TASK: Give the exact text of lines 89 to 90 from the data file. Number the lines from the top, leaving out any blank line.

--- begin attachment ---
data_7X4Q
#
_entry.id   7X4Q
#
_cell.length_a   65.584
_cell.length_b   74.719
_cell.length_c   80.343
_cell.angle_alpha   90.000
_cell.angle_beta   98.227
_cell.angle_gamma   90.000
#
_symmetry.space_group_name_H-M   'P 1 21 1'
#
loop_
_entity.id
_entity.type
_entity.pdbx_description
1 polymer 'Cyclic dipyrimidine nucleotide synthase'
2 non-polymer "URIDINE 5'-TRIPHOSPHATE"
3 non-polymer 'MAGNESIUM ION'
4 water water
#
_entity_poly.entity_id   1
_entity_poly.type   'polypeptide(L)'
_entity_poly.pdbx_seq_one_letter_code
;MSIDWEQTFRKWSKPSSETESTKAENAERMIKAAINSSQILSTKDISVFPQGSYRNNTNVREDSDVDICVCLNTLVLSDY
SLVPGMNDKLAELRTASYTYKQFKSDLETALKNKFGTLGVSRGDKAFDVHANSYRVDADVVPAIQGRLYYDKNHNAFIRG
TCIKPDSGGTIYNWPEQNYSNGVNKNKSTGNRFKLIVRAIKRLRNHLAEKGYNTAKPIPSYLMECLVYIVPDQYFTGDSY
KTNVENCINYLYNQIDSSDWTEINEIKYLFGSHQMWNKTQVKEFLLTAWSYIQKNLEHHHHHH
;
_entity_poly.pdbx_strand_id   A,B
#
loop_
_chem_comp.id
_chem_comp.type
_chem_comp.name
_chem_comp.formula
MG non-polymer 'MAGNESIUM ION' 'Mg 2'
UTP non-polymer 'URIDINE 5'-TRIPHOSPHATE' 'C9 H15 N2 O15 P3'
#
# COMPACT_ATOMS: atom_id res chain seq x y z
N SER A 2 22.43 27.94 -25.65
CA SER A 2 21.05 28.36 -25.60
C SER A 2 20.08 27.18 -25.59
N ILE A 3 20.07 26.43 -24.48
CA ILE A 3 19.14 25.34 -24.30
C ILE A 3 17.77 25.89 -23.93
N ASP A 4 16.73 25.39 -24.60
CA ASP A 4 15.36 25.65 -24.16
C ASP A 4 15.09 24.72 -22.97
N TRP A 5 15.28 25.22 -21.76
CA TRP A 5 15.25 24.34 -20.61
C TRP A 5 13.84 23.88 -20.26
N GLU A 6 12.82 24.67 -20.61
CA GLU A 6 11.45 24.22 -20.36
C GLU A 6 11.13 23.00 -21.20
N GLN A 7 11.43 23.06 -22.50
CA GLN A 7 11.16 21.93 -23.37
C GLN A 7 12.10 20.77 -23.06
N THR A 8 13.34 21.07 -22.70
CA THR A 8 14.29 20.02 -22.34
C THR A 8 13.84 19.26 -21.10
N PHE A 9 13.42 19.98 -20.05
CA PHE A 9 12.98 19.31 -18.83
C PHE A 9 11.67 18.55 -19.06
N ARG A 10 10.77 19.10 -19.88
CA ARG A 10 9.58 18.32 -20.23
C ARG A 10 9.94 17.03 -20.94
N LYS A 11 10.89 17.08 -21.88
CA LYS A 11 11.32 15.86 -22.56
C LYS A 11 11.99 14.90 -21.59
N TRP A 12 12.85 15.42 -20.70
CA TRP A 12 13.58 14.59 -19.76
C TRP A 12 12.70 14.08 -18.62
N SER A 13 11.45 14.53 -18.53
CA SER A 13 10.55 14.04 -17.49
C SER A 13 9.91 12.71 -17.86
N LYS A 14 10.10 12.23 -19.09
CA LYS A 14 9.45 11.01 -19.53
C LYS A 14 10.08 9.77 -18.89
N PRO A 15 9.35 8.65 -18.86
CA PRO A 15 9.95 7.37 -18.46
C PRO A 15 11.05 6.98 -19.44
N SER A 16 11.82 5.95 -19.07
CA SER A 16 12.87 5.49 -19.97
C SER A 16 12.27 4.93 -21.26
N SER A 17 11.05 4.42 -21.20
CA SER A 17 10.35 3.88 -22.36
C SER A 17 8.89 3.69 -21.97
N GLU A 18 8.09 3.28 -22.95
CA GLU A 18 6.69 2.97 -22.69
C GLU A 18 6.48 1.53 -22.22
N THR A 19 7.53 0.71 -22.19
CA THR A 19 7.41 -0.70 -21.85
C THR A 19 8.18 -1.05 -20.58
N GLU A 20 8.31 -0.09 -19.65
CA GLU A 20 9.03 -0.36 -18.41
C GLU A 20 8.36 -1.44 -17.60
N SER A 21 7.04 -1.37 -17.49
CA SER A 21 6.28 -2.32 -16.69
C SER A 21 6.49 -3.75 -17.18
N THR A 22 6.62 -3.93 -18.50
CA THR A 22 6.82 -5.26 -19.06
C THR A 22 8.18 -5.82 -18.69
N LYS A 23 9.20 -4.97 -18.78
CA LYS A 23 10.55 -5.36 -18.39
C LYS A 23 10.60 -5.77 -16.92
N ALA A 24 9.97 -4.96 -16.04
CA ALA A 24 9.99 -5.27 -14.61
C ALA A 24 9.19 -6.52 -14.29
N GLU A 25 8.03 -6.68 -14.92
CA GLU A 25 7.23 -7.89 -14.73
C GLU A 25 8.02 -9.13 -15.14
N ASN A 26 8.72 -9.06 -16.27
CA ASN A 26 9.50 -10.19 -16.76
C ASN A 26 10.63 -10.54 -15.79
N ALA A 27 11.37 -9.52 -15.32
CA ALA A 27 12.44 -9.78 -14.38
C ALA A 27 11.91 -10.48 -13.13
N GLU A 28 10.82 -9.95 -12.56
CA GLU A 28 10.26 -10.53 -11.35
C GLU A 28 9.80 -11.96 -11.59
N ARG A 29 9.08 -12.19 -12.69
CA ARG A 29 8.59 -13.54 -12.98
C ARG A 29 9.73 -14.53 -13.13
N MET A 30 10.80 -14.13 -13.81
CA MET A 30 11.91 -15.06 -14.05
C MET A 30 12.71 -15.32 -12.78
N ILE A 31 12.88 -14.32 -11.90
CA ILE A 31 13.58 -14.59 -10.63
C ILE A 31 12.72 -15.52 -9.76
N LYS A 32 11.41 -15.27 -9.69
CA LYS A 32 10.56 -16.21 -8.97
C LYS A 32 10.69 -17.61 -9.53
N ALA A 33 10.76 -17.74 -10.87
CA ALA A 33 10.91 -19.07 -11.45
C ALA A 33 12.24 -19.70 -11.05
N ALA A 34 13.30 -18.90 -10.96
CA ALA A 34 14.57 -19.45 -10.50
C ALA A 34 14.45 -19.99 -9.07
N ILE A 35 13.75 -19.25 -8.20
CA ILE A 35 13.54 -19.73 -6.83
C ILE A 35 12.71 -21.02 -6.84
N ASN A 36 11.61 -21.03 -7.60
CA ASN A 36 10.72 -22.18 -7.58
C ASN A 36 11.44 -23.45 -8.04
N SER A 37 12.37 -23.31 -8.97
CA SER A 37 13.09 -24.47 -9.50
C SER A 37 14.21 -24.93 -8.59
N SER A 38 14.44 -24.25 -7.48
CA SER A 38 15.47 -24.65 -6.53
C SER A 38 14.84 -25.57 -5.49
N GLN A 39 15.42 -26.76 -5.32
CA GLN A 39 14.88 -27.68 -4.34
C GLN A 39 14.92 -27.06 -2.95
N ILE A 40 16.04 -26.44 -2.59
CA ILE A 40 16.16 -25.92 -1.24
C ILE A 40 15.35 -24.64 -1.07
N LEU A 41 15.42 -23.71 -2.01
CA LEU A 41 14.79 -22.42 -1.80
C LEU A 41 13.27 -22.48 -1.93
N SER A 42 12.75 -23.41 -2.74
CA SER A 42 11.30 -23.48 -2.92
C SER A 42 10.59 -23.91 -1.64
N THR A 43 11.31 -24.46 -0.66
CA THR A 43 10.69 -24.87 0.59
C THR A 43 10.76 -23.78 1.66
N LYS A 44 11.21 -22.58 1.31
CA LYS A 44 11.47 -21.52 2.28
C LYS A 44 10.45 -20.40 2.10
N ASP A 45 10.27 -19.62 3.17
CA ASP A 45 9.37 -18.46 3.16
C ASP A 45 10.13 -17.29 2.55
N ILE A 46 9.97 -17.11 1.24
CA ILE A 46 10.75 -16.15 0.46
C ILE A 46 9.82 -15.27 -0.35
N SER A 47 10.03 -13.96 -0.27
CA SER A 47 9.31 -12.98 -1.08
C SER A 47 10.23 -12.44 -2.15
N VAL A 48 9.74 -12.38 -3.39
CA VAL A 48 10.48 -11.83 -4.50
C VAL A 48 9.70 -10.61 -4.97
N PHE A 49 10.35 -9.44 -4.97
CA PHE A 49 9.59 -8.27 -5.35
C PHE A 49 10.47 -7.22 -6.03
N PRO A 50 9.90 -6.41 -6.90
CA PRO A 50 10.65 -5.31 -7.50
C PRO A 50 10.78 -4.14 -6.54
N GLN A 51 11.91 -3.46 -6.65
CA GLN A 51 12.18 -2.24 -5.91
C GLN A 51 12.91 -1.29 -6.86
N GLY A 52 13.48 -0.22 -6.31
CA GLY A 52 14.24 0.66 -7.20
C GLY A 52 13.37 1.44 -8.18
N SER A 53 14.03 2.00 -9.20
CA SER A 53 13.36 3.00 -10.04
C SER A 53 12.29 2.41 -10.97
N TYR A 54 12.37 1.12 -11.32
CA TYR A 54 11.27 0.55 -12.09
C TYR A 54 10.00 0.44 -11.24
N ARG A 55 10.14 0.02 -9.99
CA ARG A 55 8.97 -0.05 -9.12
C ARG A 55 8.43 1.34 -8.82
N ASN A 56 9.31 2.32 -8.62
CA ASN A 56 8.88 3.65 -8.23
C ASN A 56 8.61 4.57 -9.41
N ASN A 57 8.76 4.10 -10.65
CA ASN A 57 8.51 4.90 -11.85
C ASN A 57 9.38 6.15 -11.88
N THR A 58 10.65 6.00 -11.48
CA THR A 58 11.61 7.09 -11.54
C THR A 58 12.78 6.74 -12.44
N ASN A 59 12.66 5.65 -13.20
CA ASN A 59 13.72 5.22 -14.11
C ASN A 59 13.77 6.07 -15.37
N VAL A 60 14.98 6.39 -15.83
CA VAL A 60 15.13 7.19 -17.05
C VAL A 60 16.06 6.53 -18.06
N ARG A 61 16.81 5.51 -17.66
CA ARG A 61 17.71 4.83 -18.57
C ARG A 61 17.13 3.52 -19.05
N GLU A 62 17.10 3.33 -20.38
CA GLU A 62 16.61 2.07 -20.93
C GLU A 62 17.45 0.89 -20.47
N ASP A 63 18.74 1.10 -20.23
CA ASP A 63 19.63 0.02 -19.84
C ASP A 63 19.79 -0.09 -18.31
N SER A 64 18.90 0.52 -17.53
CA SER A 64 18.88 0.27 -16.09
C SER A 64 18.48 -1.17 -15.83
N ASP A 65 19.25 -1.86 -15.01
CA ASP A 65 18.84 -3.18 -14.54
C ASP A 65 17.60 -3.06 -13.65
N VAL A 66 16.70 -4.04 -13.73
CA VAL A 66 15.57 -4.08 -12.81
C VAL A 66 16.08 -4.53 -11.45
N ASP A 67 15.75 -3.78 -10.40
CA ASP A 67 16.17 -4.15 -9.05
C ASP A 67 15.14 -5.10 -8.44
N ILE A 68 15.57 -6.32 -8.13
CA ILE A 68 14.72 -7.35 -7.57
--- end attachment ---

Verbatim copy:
C SER A 17 8.89 3.69 -21.97
N GLU A 18 8.09 3.28 -22.95